neare us <§; appeared fair to us & followed us some 

2 — 18. The wind much westerly about 12 in the night there 

arose A great storm that day were forced to take of 

the main top & to lay the ship by for about 10 

hours the sea was exceedingly high ye waves ran 

as high as the main yards but we received little 

3—19. in the afternoon the wind S west 
4 — 20. about 4 in trie morning the wind n west the clay 

5—21. Wind N \\ day cold 

















i : ' Sailing o/ the Ship "Submission " in 1682. 

6- -22. Wind N W very cold & stormy 
7—23. Wind N W very cold & stormy 
I- -24. Wind N W a calm day <§ <■'< ■ 

25. A calm daj <§ leare 

26. beealmed most of the day in the afternoon win 
W in IS degree 31 minutes no latitude 

I 27. The wind westerly at night wind highin48deg 
& 20 minutes about 15 degree.,- in longitude fr< 
the Cape 

r rhe wind w< evening no-east 

We: fcerly and cold 
about 11 in the forenoon wesaw ;i ship about I 

saw 14 ? one company about 3 in theafterno i 

we saw a ship all <1 1o be a b ship 

J — 1. ssrthe wind N W at night was high k the sen vi : f 

I I 

2-— 2. the sea very Rough the wind lii« ; ,■■' I in the 

[ ?] dyed Abraham the son oi Lulph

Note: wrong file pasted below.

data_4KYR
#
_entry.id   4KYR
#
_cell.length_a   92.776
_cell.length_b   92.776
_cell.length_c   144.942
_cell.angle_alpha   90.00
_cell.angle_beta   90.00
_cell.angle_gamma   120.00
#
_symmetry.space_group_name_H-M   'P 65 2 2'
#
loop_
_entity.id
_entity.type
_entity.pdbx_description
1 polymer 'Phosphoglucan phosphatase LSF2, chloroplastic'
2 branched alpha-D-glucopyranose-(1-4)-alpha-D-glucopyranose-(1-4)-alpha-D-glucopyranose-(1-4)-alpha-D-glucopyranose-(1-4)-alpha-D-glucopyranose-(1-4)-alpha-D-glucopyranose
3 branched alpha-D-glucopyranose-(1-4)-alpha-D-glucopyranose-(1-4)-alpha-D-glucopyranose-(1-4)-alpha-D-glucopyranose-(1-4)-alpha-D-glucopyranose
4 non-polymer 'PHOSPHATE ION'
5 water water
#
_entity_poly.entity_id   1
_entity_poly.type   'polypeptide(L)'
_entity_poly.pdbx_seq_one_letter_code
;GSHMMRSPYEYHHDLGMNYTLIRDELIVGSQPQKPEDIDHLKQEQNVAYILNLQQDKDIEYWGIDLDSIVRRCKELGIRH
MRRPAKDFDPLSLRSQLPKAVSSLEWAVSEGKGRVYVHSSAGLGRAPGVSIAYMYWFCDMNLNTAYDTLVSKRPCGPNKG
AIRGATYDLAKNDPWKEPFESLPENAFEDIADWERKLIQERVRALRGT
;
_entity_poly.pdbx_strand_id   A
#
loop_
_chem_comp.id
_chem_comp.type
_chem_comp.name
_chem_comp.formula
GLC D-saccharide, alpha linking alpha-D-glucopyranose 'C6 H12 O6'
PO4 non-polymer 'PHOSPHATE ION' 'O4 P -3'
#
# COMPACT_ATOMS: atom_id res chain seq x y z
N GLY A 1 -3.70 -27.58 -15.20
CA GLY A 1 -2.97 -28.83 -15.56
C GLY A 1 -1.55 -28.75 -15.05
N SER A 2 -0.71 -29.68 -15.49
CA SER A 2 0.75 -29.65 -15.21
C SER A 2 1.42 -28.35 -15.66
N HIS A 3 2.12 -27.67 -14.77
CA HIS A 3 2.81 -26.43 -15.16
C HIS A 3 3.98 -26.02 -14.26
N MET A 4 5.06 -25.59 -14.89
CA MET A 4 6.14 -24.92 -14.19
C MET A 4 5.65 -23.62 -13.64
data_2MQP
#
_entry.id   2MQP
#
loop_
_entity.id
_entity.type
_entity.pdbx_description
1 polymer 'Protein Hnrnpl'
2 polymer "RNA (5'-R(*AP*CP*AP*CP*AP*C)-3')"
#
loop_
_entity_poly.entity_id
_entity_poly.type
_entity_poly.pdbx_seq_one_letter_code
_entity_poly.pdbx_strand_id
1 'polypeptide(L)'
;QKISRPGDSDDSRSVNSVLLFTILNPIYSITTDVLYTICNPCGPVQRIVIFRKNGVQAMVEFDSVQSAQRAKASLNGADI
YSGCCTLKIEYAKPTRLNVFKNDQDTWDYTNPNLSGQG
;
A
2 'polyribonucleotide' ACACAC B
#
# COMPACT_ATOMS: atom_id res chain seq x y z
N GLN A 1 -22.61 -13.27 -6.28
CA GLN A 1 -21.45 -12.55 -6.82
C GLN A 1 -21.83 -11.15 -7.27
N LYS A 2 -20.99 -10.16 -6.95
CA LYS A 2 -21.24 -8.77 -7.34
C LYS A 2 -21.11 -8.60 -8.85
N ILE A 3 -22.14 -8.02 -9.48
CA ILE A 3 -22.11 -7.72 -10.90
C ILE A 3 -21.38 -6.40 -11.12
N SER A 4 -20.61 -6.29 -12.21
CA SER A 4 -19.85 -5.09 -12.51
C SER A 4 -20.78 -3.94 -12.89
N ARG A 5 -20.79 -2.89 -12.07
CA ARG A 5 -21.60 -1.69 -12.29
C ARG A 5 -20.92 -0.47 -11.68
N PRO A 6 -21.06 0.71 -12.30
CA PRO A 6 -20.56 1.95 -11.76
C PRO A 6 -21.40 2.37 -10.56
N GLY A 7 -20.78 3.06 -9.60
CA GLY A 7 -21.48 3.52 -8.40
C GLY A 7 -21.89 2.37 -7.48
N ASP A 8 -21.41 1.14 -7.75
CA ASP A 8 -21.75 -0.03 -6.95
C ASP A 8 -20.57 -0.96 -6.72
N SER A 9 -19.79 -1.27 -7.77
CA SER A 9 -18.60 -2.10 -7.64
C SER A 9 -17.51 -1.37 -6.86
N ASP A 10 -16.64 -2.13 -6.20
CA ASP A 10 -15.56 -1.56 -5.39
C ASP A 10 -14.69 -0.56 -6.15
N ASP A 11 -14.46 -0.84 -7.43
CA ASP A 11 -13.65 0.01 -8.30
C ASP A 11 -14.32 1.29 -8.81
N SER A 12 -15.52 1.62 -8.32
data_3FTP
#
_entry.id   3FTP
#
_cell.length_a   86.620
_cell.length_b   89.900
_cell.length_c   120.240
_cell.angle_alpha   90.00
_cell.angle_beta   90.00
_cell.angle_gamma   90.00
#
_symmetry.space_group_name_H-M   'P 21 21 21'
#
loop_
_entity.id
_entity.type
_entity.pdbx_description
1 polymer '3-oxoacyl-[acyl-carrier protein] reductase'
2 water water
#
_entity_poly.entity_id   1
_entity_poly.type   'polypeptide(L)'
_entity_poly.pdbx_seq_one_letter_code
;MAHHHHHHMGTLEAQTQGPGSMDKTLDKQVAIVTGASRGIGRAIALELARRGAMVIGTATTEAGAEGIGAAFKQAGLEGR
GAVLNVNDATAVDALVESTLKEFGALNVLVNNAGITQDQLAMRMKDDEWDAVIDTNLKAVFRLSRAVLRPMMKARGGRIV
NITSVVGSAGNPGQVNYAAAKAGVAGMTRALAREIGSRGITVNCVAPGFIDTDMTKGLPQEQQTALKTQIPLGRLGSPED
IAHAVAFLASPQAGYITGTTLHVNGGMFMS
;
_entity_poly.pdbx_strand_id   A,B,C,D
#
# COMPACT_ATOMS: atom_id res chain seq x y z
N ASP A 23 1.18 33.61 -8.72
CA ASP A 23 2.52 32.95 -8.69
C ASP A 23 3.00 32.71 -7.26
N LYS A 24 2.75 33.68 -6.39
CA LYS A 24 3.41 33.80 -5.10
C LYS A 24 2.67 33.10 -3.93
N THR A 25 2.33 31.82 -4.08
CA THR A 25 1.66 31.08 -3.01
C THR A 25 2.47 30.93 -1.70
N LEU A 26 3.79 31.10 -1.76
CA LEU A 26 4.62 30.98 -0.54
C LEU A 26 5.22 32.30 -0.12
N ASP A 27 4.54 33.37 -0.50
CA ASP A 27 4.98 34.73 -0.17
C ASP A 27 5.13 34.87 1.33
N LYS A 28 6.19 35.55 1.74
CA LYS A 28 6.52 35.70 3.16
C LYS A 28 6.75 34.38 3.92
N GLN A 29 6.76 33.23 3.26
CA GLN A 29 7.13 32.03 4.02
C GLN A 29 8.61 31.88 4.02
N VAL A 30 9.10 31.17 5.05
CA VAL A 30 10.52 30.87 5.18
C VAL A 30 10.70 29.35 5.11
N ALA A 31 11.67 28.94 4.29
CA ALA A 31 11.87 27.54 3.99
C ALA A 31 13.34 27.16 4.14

shaw about 6 in the morning -A great head sea broki 
over the ship & staved the boat & look the most 
part of it away, broke up the main hatches thai 
were both nailed & corked & took them away 
that they were, not seen where they wont, broke the 
boat's mast & hyst that were lashed in the mid- 
ship, broke of the gunnel! head in the midship & 
broke the forre shet & took severall things of the 
decks & severall things that were in the boat il 
cast betwix decks. At 9 in the morning the boy 
was put overboard, about 4 in the afternoon A great 
sea fell on our Rudder & broke it about 1 yard or 
Something more from the head, was again pieced 
as well as it cold that night — not being discovered 
until about 10 at night & was made pretty firm 
the next day. 

3 — 3. The Sea rough. 

1 — 4. The Sea indeferent high the wind calme 

5 — 5. The wind No-E. 

6 — 6. The day faire wind easterly